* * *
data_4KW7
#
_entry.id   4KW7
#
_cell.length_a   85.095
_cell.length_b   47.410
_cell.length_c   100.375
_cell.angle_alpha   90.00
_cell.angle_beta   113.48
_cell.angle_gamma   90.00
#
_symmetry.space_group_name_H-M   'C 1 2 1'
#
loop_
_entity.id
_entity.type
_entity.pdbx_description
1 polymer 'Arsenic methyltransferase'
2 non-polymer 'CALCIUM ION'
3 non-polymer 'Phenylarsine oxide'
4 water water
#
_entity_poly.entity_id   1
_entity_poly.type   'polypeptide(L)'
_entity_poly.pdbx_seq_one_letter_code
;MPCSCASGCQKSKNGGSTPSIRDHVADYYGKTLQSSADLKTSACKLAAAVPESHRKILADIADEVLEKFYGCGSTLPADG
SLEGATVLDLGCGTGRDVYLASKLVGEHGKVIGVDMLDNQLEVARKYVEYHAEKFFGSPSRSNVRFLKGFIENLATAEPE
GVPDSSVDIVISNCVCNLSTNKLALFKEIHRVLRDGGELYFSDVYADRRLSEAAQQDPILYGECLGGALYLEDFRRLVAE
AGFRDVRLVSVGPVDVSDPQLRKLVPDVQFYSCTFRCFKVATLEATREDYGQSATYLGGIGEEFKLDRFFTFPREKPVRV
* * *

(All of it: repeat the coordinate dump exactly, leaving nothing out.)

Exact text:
data_4KW7
#
_entry.id   4KW7
#
_cell.length_a   85.095
_cell.length_b   47.410
_cell.length_c   100.375
_cell.angle_alpha   90.00
_cell.angle_beta   113.48
_cell.angle_gamma   90.00
#
_symmetry.space_group_name_H-M   'C 1 2 1'
#
loop_
_entity.id
_entity.type
_entity.pdbx_description
1 polymer 'Arsenic methyltransferase'
2 non-polymer 'CALCIUM ION'
3 non-polymer 'Phenylarsine oxide'
4 water water
#
_entity_poly.entity_id   1
_entity_poly.type   'polypeptide(L)'
_entity_poly.pdbx_seq_one_letter_code
;MPCSCASGCQKSKNGGSTPSIRDHVADYYGKTLQSSADLKTSACKLAAAVPESHRKILADIADEVLEKFYGCGSTLPADG
SLEGATVLDLGCGTGRDVYLASKLVGEHGKVIGVDMLDNQLEVARKYVEYHAEKFFGSPSRSNVRFLKGFIENLATAEPE
GVPDSSVDIVISNCVCNLSTNKLALFKEIHRVLRDGGELYFSDVYADRRLSEAAQQDPILYGECLGGALYLEDFRRLVAE
AGFRDVRLVSVGPVDVSDPQLRKLVPDVQFYSCTFRCFKVATLEATREDYGQSATYLGGIGEEFKLDRFFTFPREKPVRV